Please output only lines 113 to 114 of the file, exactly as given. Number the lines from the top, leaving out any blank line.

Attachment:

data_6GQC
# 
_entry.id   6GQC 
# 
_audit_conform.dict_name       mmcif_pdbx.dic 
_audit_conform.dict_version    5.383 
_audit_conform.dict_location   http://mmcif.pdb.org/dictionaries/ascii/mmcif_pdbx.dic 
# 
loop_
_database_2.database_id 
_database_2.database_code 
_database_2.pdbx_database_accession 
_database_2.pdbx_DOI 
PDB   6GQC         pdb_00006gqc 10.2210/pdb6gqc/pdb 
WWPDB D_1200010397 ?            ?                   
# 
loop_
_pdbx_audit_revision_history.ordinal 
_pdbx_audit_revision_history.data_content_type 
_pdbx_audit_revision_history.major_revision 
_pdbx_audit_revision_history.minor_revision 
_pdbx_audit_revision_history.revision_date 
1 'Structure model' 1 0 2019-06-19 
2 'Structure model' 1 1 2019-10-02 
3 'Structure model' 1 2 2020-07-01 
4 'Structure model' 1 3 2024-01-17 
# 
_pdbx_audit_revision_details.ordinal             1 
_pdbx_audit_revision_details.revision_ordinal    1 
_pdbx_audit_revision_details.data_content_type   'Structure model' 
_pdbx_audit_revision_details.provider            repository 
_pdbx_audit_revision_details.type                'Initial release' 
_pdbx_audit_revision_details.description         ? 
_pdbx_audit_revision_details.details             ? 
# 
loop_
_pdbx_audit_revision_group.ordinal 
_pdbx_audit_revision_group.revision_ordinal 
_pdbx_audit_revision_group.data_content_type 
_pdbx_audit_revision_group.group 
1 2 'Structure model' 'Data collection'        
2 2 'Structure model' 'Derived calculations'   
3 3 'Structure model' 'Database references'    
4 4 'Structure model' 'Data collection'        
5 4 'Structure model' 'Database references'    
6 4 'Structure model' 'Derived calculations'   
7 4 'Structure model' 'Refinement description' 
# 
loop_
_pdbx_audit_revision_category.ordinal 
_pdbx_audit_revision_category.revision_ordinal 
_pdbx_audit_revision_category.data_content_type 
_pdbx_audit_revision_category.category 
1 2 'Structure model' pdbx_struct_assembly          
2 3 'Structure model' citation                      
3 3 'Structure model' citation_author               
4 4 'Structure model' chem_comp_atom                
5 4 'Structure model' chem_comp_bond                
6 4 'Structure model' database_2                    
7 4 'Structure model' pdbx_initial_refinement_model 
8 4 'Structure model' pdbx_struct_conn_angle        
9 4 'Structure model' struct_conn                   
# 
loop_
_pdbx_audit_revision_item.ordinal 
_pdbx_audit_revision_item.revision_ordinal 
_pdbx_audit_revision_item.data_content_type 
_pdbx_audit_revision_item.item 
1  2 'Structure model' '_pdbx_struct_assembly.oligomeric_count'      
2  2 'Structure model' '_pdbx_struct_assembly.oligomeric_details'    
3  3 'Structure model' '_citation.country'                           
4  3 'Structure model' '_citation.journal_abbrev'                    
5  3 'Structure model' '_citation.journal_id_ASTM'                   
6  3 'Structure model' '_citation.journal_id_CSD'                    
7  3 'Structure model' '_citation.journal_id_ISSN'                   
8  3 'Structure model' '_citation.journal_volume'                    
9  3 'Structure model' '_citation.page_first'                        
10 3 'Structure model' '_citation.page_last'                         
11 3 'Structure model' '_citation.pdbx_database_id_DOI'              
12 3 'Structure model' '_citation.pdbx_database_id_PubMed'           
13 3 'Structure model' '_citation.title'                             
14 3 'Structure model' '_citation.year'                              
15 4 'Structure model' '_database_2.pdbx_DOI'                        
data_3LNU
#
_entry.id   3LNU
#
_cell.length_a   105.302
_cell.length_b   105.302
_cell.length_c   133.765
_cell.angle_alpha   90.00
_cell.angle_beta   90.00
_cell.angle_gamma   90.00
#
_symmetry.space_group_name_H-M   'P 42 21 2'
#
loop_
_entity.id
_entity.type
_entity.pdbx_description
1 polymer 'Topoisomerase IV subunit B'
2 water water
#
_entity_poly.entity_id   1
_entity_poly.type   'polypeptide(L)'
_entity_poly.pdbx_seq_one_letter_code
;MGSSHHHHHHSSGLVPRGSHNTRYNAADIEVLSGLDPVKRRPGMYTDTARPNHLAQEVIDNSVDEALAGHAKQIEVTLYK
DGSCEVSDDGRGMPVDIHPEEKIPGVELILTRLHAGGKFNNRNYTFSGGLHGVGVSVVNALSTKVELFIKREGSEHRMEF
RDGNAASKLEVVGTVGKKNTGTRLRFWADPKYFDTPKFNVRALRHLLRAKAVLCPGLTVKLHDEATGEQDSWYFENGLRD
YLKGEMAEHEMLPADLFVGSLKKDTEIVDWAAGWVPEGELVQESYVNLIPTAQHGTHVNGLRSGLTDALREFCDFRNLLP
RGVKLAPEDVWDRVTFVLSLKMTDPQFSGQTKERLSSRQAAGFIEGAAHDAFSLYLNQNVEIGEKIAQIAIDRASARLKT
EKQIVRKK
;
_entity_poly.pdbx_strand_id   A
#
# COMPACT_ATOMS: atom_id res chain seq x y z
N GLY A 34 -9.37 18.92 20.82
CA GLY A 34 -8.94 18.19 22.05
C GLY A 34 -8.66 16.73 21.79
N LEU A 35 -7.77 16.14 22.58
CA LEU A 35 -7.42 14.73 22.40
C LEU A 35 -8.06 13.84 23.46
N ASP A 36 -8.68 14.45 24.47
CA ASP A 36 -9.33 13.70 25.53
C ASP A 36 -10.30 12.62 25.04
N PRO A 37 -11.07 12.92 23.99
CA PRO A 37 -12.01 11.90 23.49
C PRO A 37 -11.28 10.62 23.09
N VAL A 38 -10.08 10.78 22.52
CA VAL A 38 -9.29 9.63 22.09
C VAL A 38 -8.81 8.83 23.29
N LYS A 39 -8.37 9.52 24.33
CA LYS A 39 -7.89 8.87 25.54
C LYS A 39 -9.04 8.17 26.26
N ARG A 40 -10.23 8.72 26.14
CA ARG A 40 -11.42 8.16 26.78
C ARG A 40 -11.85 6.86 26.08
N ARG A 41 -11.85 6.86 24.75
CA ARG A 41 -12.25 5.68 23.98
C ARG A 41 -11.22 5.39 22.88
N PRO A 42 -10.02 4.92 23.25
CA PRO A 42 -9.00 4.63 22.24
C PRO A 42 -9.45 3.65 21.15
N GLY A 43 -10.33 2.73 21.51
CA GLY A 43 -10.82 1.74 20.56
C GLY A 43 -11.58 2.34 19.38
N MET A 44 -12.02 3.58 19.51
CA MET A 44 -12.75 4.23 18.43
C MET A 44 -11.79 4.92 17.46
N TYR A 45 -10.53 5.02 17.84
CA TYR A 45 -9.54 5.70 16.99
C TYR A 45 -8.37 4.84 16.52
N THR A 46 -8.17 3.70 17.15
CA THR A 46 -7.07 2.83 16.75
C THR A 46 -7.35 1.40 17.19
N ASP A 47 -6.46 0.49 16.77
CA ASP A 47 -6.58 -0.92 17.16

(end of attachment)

;
_entity_poly.pdbx_strand_id   A